Mental Health

How I Made Friends With Rejection.

AFGO. Yep, another freakin' growth opportunity.

As twenty-something young women, we are taught a lot of things. We are taught that if we are physically beautiful, we will be desired, and if we are desired, we will be happy. Amidst all of that, we are taught that rejection is a bad thing. Many of us equate it with failure.

I’m here to present a different possibility: that rejection is your friend.

I’m here to present a different possibility: that rejection is your friend.

I do not claim to have all of the answers. I am not someone who flashes a Cheshire cat grin and jumps for joy when a healthy serving of rejection is dumped on my plate. But I am learning.

I applied for a job teaching English abroad two months ago. I recently received a notification that I was not selected as a candidate for this particular position.I didn’t realize how emotionally invested I had been until I broke down and cried after I reread the email a few times to be sure that I understood.

After I let that emotion pass through me, I knew that I had two choices:

a.) Whine and mope.  b.) Change my mindset.

I’m not saying that it was easy. But I went with option b. I’ve been trying to make sure I choose option b every time I get rejected from anything. Here are three things I’ve learned about rejection during my career.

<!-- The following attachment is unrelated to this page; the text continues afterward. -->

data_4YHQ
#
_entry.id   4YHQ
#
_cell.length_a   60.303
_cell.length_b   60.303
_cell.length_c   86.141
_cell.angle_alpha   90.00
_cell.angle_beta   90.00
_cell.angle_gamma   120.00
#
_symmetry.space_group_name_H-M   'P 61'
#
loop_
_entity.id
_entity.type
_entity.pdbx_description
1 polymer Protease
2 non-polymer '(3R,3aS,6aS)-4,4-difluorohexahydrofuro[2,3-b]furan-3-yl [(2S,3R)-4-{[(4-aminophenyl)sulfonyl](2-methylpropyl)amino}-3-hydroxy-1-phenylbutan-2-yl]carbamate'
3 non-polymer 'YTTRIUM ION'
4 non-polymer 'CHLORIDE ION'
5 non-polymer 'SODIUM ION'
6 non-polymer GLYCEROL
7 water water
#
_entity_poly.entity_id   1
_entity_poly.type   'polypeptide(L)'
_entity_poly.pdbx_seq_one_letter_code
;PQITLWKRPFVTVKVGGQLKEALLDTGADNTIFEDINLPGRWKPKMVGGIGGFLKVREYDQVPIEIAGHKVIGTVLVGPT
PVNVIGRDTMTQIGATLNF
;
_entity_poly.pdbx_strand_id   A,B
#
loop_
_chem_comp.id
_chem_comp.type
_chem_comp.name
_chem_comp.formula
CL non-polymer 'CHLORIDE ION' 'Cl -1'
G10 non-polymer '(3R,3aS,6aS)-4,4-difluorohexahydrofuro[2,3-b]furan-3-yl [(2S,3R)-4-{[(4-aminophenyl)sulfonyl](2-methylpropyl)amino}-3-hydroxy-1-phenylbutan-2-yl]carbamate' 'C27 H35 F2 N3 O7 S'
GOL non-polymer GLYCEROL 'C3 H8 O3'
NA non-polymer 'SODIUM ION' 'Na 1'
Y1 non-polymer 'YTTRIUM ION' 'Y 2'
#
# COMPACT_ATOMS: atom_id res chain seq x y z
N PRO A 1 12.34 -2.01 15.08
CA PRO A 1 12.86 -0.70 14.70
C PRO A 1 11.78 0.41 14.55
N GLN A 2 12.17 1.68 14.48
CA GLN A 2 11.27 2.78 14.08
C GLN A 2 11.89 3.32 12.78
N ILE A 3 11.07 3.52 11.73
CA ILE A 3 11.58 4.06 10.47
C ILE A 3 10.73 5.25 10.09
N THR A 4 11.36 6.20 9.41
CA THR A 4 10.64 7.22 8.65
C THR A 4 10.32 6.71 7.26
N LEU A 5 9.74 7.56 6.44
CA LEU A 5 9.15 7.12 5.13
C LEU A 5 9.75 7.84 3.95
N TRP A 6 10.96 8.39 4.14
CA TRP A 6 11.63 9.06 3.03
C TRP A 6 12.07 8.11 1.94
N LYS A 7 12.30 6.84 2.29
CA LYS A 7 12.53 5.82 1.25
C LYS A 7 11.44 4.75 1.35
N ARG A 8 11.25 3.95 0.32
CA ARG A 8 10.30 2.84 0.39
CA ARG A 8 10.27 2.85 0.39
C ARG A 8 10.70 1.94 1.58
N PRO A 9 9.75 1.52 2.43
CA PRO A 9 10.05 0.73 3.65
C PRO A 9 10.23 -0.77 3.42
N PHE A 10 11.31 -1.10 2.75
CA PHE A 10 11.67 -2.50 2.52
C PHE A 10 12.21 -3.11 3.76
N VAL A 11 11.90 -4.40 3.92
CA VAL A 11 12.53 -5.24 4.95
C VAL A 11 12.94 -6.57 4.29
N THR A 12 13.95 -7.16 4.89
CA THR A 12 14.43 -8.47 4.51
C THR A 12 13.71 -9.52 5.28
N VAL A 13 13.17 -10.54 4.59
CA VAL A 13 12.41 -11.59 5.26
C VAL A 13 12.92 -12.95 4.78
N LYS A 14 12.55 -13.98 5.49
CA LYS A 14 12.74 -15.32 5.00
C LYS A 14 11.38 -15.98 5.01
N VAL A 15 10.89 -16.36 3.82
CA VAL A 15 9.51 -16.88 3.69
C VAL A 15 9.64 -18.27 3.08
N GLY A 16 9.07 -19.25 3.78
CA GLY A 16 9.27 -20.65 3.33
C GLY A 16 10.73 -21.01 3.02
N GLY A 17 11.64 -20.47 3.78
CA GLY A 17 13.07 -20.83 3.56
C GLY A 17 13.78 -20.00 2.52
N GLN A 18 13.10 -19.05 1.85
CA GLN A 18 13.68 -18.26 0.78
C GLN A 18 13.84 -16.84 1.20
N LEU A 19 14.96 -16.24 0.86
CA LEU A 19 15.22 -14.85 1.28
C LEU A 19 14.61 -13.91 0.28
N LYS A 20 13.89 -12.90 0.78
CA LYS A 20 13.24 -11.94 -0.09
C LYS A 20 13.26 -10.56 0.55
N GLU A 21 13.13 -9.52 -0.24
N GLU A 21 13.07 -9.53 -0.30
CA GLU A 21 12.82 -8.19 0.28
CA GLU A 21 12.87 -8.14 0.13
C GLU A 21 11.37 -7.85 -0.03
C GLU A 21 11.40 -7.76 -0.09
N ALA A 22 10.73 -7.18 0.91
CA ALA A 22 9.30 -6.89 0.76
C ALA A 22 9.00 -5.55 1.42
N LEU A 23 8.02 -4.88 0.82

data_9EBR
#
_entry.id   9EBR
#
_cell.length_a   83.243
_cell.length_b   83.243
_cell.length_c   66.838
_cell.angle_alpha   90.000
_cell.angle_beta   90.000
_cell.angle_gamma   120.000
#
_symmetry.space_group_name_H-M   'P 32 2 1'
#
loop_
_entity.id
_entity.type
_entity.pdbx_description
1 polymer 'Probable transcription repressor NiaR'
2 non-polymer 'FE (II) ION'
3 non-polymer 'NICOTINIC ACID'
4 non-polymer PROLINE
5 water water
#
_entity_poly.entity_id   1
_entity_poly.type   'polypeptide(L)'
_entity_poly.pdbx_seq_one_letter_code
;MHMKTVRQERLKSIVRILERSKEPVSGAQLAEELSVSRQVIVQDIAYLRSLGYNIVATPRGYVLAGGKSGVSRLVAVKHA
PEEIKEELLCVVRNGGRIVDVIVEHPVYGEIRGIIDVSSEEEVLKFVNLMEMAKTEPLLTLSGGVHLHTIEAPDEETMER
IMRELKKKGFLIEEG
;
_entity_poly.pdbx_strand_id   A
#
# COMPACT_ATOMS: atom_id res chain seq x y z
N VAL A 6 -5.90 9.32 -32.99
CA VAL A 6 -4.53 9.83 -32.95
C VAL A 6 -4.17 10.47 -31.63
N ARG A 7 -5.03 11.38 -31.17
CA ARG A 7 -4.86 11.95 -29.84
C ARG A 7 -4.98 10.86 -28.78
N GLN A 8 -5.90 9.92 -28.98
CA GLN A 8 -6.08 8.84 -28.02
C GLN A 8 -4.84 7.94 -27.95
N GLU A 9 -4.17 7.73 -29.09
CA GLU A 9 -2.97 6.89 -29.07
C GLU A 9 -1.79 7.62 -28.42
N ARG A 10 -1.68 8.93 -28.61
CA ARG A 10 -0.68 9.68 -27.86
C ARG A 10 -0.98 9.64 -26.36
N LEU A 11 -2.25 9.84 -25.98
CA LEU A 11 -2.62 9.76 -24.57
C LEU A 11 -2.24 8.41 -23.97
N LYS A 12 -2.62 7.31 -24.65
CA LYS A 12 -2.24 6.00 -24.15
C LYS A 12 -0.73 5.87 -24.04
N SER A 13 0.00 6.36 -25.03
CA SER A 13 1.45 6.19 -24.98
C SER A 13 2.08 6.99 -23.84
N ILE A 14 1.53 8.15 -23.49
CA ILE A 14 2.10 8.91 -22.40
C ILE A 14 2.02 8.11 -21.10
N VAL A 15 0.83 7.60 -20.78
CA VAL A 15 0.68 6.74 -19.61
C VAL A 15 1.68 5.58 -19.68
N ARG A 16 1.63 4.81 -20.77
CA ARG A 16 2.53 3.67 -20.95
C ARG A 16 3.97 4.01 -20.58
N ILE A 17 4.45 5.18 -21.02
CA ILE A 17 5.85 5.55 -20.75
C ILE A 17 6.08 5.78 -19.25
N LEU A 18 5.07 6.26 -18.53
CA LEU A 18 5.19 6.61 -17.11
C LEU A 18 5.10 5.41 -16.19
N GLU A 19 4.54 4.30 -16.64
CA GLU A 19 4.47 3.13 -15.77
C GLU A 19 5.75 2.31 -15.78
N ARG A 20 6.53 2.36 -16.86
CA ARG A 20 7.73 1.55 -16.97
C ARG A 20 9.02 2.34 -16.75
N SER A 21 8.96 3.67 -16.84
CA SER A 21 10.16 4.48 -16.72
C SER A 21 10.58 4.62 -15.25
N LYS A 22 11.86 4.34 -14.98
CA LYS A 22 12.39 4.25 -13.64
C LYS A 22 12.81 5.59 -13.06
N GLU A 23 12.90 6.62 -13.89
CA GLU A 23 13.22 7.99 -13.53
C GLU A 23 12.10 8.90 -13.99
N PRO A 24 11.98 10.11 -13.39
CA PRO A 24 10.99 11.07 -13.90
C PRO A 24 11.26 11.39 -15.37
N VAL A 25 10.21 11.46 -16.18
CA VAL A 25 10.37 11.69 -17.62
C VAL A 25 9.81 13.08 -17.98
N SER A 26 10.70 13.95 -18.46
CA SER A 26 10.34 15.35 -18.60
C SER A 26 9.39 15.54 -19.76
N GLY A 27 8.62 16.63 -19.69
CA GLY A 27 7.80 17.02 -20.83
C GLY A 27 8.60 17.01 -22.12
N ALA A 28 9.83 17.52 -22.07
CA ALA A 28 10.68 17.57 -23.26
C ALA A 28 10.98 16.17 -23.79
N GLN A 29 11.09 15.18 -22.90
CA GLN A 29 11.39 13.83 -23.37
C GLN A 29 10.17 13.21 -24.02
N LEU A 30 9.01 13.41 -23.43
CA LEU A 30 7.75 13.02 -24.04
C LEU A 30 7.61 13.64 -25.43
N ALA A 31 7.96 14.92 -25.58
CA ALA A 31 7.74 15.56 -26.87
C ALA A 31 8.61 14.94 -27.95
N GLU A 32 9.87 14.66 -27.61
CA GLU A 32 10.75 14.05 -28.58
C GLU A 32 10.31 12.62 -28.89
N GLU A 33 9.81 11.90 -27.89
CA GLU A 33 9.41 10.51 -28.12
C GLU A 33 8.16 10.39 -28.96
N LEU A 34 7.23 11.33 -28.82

1. Rejection is not a reflection of you.

One of the keynote speakers at a conference I attended a few years ago gave a speech on rejection. During said speech, the speaker said the following:
“Rejection is nothing more than someone’s opinion and preference. It says as much about the person who gives the rejection as the people who receive it.”

This means, in short, that when you don’t get a job you apply for, it doesn’t mean that you are a bad person. It just means that the people who looked at your application didn’t think that you were a good fit for the job for whatever reason.

I like the sound of that a lot more than the idea that you are completely inadequate, don’t you?

2. It’s okay not to know what comes next.

A lot of us are at an age where we are expected to have all of our marbles together in the bag. But there’s no way around it: rejection stings. It’s okay to sit and reflect.

And if you don’t come up with an answer to the question “What’s next?” within 24 hours, that’s okay. Not knowing what is next for you leaves you open to the possibility that something even better than the opportunity you were pursuing will find its way to you.

3. Every “no” brings you closer to a “yes”.

It’s easy to get overwhelmed. It’s completely understandable that you may want to just throw your hands up. But every time someone tells you that you’re not the right person for the job, you get closer and closer to the person who will look at your credentials and think that you are just the right person for the job.

As I scrolled through one of my social media feeds on the day I received my rejection emails, I stumbled across an image of a piece of paper on which someone had written the words, “If you get ‘no’ as an answer, remember ‘no’ means ‘next opportunity.’”


Share a time when you experienced rejection. What did you learn from it? How did it make you grow? What did you do to overcome the sting of “no?”

Originally posted on I AM THAT GIRL,  Alisa Tanaka, IATG Contributor








Also published on Medium.